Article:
Do we judge them when they do it? Do we take note of which one they use, and attempt to draw conclusions about the size and weight of the monster that lives inside of them? 

...Each time you put your head in one, does it get a little easier?


We sat on it for a while. Logistically neither of us had the time or space to make these large scale tragedies, and I couldn't take the time from paying work to make something not knowing who to sell them to. (That kind of decision is really one of the saddest things about making a living off art.)

But the idea stuck around. A few years later Dawn and I were invited to be a part of a new project; a gallery reclaiming advertising billboard material was asking people to paint them. They had a sponsorship from Van Wagner to plaster LA with these giant pieces of fine art. 3 artists were attached to each full-sized billboard, giving me a 10' x 10' space to do whatever I wanted. Not a paying gig of course, but what great exposure (that statement is the second saddest thing about making a living off art. And a good first whiff of a gatekeeper.)

And so, presented with the opportunity to do whatever I wanted, the idea came back; innocently whistling and running a stick back and forth across the top of my picket fence.

Hurricane Katrina had recently happened and there was a viral bit of news that went around at the time. The AP had captioned two separate photos which ran together. One of a black kid "looting" food and the other of a white couple "finding" bread. Although the story behind how this happened is more mundane and doesn't seem to point to a conspiracy (Snopes has the story), but it had scratched open something awful that most of the country felt but couldn't get at. The idea of generating empathy and meaningful conversation around that moment seemed too good to pass up. That feeling of electricity came back.

But the trick was in finding out how to represent this. I could paint the empty hole where the head should be, but I didn't think it would translate well at a distance. So I thought I'd need to paint it as if someone was using it. But who would want to sit for that?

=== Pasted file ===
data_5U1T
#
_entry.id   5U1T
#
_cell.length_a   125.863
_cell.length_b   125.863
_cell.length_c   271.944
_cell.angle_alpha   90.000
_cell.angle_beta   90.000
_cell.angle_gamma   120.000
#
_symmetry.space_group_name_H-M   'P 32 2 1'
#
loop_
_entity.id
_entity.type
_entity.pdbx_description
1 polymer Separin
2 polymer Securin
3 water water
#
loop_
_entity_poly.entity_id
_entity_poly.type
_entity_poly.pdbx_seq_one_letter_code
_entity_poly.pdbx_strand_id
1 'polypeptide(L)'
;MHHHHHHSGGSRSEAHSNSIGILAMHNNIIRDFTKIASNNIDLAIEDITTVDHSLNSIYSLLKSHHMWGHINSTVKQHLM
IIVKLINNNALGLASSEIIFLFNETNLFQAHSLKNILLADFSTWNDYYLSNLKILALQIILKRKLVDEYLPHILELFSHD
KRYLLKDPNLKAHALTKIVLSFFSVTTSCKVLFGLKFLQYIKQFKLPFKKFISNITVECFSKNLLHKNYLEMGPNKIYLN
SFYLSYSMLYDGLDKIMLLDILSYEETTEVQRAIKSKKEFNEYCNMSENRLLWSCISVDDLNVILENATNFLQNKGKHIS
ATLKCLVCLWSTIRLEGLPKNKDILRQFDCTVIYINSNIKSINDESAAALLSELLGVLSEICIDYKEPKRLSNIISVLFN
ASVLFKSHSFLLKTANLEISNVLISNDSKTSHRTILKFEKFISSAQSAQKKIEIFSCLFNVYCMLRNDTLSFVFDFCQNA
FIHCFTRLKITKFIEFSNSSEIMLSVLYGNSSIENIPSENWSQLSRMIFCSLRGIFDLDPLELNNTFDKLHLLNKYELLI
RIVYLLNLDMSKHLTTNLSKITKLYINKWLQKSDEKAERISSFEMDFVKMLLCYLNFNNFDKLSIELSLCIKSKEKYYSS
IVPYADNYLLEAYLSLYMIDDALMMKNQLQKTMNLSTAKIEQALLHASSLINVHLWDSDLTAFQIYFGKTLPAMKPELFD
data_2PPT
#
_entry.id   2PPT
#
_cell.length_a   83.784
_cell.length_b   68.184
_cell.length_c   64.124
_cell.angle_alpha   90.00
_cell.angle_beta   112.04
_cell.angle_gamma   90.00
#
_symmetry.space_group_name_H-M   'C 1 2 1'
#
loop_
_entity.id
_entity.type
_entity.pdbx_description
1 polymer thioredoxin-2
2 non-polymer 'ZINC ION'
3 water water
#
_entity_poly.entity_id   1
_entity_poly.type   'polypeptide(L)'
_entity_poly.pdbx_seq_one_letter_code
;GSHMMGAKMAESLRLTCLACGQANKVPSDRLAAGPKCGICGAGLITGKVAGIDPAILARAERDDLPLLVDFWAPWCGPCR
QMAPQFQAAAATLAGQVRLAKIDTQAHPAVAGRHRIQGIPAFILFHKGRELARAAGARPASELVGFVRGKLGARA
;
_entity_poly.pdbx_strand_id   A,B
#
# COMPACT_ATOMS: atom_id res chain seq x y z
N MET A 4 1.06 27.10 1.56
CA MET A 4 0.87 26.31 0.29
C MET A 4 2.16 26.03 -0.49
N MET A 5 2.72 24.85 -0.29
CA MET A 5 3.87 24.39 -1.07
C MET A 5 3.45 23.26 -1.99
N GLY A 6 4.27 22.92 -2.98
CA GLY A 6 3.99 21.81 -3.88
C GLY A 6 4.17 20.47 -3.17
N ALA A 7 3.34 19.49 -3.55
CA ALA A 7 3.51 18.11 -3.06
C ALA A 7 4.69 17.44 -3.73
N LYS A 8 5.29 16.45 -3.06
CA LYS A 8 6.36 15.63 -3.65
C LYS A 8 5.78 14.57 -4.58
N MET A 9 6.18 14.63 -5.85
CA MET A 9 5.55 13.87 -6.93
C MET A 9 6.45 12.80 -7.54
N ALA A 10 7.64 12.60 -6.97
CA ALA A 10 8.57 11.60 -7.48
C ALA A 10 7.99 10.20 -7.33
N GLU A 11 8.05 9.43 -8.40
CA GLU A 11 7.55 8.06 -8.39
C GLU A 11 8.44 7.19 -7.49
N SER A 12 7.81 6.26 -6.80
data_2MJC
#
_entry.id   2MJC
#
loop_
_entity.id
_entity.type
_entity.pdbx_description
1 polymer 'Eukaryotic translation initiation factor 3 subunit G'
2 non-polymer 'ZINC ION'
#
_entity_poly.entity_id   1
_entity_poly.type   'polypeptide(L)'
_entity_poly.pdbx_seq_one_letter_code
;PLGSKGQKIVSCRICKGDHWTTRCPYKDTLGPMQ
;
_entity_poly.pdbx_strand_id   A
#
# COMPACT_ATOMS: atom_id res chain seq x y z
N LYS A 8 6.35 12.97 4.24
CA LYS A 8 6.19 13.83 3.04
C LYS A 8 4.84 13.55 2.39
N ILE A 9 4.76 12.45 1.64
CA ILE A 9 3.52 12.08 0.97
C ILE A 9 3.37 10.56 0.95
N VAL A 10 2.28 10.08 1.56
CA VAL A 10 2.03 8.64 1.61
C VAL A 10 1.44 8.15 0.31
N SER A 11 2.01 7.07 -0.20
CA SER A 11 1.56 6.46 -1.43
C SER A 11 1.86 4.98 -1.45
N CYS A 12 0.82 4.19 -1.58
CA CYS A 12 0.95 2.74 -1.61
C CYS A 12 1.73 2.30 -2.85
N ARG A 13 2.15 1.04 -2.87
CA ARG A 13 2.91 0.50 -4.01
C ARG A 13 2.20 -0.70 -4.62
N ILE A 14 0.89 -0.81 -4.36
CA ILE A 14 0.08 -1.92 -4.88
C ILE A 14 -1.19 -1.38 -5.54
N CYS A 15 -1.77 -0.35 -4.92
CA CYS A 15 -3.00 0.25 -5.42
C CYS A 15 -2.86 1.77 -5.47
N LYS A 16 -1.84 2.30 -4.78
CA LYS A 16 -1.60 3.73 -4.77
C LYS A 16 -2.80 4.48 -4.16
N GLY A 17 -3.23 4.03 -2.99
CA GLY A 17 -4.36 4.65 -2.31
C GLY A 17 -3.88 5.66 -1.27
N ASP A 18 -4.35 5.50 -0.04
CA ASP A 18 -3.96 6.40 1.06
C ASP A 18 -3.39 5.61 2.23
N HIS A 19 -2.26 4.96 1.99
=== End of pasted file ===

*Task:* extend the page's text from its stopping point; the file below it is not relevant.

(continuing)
I finally figured, if I was going to ask people to take this as anything more than a cheap joke, I had to be the first person to try it on.

I did a sketch that was approved, and I started going to the gallery every day to work.

As the piece developed, the gallery owner began to take interest. So did the people who dropped in, though it seemed to me like the black people who came in didn't care for it one bit. The mailman would come in and be nice at the door but seemed a lot cooler when I said hello. There was a guy who came every day to sweep up and do odd jobs and I'd see him occasionally leaning on his broom, sizing me and the billboard up. But I thought I was just being paranoid and overly sensitive. I'd look at the thing for hours and I thought it was working.

When I was almost done, the gallery owner started asking me questions about it. He admitted that he hadn't realized that this was the point, even though he had approved it. He expressed concern that it would be taken the wrong way and the man who swept up the place got into the conversation.

What happened next was an exchange of ideas between two strangers regarding the murky area surrounding race, privilege, and experience. The gallery owner pretty quickly fell out of the conversation, embarrassed I think because he never looked at the sketch. But the handyman and I talked for an hour. After I explained the intention, he loved it and thought the idea could be useful. But for him and the mailman and most other people of color that came in there, the image of this kid clutching Diet Pepsi in waist deep water was too new and racially charged to be appropriated. And the bigger purpose of the piece, the empathy part, was getting lost.